Project Risk Management includes the processes concerned with identifying, analyzing, and responding to project risk, maximizing the results of positive events and minimizing the consequences of adverse events. The Risk Management Plan will be created before and after you create the Project Schedule, as you will be looking at the tasks in the Project Schedule and other factors in the Project Management Plan for potential risk items.
To adequately analyze risk, you’ll need a detailed plan. So, the best time to perform an initial risk analysis is just prior to starting the project during the PM Planning Phase. Waiting to consider risk until the project is being implemented is like trying to build a car as the car is moving down the road. It just won’t work.
Also, don’t make the mistake of thinking that risk analysis is a one-time task. You’ll want to reevaluate the risk management plan and your risk analysis from time to time throughout the project and whenever major deviations from the plan occur.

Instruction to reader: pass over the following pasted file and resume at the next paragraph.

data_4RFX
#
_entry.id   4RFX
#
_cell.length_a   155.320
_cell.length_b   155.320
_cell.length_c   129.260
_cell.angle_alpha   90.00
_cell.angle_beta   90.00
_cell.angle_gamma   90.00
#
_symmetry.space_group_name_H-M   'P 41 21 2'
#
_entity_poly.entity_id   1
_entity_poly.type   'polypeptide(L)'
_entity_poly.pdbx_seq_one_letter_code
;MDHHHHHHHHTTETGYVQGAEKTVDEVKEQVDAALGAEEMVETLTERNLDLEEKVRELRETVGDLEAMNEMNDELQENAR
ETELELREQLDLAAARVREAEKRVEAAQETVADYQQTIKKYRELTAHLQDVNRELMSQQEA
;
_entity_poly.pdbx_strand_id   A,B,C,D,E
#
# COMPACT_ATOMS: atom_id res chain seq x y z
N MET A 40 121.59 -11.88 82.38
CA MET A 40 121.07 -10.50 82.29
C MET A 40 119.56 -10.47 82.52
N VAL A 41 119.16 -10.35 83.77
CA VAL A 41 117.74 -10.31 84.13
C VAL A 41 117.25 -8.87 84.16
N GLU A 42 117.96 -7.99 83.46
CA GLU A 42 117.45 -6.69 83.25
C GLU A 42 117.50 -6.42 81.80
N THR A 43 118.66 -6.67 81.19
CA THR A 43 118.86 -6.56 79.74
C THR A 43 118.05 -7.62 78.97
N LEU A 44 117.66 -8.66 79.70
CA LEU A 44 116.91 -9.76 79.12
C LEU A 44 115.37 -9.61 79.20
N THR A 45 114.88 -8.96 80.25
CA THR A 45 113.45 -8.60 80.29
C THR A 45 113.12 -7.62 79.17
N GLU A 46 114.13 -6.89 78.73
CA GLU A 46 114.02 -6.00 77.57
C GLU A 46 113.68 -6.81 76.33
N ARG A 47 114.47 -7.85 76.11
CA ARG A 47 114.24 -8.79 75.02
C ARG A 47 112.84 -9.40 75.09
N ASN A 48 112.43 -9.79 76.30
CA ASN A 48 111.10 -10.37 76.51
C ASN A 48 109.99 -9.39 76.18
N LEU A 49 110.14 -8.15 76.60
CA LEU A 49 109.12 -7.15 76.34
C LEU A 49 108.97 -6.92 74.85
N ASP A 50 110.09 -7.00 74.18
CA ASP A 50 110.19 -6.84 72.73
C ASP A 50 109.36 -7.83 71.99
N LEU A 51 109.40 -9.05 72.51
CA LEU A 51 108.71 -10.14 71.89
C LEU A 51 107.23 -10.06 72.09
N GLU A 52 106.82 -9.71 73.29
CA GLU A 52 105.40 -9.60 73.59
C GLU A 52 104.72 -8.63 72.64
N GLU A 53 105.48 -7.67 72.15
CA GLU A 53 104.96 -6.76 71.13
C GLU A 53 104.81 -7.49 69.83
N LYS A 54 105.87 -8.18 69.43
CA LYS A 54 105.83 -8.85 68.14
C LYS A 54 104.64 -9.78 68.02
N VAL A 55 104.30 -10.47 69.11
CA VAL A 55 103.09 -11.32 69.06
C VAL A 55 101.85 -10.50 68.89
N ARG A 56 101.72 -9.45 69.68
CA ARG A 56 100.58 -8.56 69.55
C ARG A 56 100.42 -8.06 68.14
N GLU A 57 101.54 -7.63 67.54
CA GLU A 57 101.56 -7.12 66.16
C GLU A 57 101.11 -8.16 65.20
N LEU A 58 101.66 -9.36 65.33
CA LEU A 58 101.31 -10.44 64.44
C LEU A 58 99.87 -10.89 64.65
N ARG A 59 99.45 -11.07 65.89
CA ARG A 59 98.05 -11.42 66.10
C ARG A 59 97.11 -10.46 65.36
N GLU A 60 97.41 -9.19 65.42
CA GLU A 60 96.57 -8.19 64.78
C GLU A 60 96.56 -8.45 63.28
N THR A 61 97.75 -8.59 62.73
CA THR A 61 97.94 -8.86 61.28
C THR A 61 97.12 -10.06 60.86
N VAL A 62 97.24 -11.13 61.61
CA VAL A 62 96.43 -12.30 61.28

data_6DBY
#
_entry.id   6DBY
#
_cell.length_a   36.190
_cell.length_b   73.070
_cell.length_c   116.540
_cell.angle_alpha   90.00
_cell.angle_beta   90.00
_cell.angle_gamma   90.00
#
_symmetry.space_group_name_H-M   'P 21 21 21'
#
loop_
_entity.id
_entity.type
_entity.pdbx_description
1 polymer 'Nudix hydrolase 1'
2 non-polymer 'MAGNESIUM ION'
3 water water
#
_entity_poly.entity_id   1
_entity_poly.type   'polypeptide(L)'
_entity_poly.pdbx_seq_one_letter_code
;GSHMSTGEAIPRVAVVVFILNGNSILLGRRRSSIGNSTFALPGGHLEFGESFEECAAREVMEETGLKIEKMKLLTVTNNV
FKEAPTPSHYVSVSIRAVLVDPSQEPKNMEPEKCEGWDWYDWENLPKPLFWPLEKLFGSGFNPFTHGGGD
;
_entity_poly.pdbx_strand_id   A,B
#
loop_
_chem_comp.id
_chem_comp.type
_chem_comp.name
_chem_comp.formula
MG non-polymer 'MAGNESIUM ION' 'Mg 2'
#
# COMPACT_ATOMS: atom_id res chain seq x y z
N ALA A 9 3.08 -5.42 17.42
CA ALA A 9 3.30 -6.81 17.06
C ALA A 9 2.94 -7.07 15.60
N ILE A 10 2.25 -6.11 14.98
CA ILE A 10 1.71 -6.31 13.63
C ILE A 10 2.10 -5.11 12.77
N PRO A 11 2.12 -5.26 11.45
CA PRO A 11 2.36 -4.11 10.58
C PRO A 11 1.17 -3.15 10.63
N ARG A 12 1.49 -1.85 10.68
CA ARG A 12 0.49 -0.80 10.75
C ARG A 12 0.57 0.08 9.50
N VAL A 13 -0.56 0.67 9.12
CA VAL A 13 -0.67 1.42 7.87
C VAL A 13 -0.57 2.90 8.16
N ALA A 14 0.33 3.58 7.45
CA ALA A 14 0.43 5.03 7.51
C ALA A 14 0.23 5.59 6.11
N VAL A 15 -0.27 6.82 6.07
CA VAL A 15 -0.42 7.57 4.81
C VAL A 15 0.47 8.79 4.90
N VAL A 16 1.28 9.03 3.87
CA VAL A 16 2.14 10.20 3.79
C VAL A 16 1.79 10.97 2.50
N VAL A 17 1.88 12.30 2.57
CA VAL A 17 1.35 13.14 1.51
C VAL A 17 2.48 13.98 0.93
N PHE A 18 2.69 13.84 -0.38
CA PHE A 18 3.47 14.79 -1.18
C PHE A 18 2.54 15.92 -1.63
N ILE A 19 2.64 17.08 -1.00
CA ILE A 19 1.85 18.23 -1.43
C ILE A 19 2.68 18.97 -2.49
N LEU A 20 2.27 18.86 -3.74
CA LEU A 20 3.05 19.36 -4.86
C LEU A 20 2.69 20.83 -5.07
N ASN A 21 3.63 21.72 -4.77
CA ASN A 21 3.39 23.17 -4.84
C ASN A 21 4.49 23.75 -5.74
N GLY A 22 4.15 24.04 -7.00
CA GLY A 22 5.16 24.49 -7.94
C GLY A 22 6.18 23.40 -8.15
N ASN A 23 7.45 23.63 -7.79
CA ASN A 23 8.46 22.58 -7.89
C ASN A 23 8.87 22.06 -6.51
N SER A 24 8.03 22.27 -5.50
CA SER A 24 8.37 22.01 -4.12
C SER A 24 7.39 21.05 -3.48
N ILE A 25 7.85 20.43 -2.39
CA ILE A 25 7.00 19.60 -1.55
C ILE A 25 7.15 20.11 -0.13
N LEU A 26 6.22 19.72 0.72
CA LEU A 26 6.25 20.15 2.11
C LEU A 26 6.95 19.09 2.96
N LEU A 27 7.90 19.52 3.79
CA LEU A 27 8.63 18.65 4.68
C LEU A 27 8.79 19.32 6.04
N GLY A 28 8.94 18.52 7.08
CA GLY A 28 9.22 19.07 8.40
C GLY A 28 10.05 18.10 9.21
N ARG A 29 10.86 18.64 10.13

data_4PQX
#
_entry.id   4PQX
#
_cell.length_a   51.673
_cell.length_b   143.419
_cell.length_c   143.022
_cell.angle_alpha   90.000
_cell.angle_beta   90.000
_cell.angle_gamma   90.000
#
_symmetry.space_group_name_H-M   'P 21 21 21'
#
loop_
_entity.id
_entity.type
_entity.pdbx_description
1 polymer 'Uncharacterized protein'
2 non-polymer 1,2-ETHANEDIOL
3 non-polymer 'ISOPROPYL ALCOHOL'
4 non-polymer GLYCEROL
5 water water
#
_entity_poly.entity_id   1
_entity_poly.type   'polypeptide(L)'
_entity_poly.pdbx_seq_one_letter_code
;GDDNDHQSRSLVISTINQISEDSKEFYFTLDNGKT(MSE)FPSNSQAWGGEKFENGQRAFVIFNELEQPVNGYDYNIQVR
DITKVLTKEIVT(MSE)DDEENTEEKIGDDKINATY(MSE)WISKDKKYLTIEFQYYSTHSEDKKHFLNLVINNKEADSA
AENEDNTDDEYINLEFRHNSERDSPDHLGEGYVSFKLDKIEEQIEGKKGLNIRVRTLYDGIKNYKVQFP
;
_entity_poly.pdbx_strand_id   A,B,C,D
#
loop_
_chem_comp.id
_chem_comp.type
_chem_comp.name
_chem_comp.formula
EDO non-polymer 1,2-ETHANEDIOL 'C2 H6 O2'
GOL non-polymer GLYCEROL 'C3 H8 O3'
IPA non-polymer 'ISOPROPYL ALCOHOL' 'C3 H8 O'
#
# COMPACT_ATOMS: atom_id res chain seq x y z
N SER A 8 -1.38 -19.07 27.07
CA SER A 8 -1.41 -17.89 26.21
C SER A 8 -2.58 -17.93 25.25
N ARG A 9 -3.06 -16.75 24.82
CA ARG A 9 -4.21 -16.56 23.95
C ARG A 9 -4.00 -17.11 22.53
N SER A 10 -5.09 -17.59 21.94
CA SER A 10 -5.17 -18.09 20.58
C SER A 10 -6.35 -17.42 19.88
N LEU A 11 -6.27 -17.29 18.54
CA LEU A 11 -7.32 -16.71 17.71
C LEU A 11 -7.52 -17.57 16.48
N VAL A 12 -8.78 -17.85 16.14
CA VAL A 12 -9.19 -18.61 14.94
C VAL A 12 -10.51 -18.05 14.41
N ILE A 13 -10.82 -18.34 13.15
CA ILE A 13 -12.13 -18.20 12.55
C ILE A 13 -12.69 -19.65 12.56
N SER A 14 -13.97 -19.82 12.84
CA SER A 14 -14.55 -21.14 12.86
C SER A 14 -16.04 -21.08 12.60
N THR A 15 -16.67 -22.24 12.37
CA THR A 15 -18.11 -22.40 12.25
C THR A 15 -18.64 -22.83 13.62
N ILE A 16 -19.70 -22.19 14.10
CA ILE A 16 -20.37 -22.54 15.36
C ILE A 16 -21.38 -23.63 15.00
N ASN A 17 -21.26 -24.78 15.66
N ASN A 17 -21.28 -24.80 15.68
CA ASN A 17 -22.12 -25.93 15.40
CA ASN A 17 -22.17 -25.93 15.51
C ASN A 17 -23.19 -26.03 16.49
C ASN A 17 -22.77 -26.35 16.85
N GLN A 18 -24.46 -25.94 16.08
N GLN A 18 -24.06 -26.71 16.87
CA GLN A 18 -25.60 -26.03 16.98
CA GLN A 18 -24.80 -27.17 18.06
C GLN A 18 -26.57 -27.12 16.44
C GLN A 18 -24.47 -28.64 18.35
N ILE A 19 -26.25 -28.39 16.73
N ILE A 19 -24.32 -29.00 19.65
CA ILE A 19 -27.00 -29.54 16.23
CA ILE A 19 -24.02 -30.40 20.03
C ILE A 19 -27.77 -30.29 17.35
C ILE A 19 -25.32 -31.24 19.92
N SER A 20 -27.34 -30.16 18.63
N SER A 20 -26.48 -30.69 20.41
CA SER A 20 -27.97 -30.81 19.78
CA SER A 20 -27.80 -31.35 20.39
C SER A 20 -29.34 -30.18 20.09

There are four steps to assessing and managing risks, and effective risk management requires all four of them.
- Identify the risks
- Qualify the risks
- Assess each risk for impact to the project if it does occur
- Assess the likelihood of the risk occurrence
- Plan for risks by creating a watchlist of risk triggers and how to handle the risk if it does occur
- Monitor and manage risks
Owner of This Step
- Project Manager
John F. Filicetti, PMP, MBA
John Filicetti is a Sr. Sales Engineer/PM-PMO-PPM Consultant with a great depth of experience and expertise in enterprise project management, project management methodologies, Project Portfolio Management (PPM), Project Management Offices (PMOs), Governance, process consulting, and business management. John has directed and managed project management teams, created and implemented methodologies and practices, provided project management consulting, created and directed PMOs, and created consulting and professional services in such areas as project portfolio management, Governance, business process re-engineering, network systems integration, application development, infrastructure, and complex environments. John has enjoyed many years as PMO Director for large corpoations in the Seattle area and leads the PMO Roundtable discussion group and forum.
John has attained a Bachelor’s degree in Industrial Education/Technology from Washington State University and an MBA from St. Mary’s College in Moraga, CA.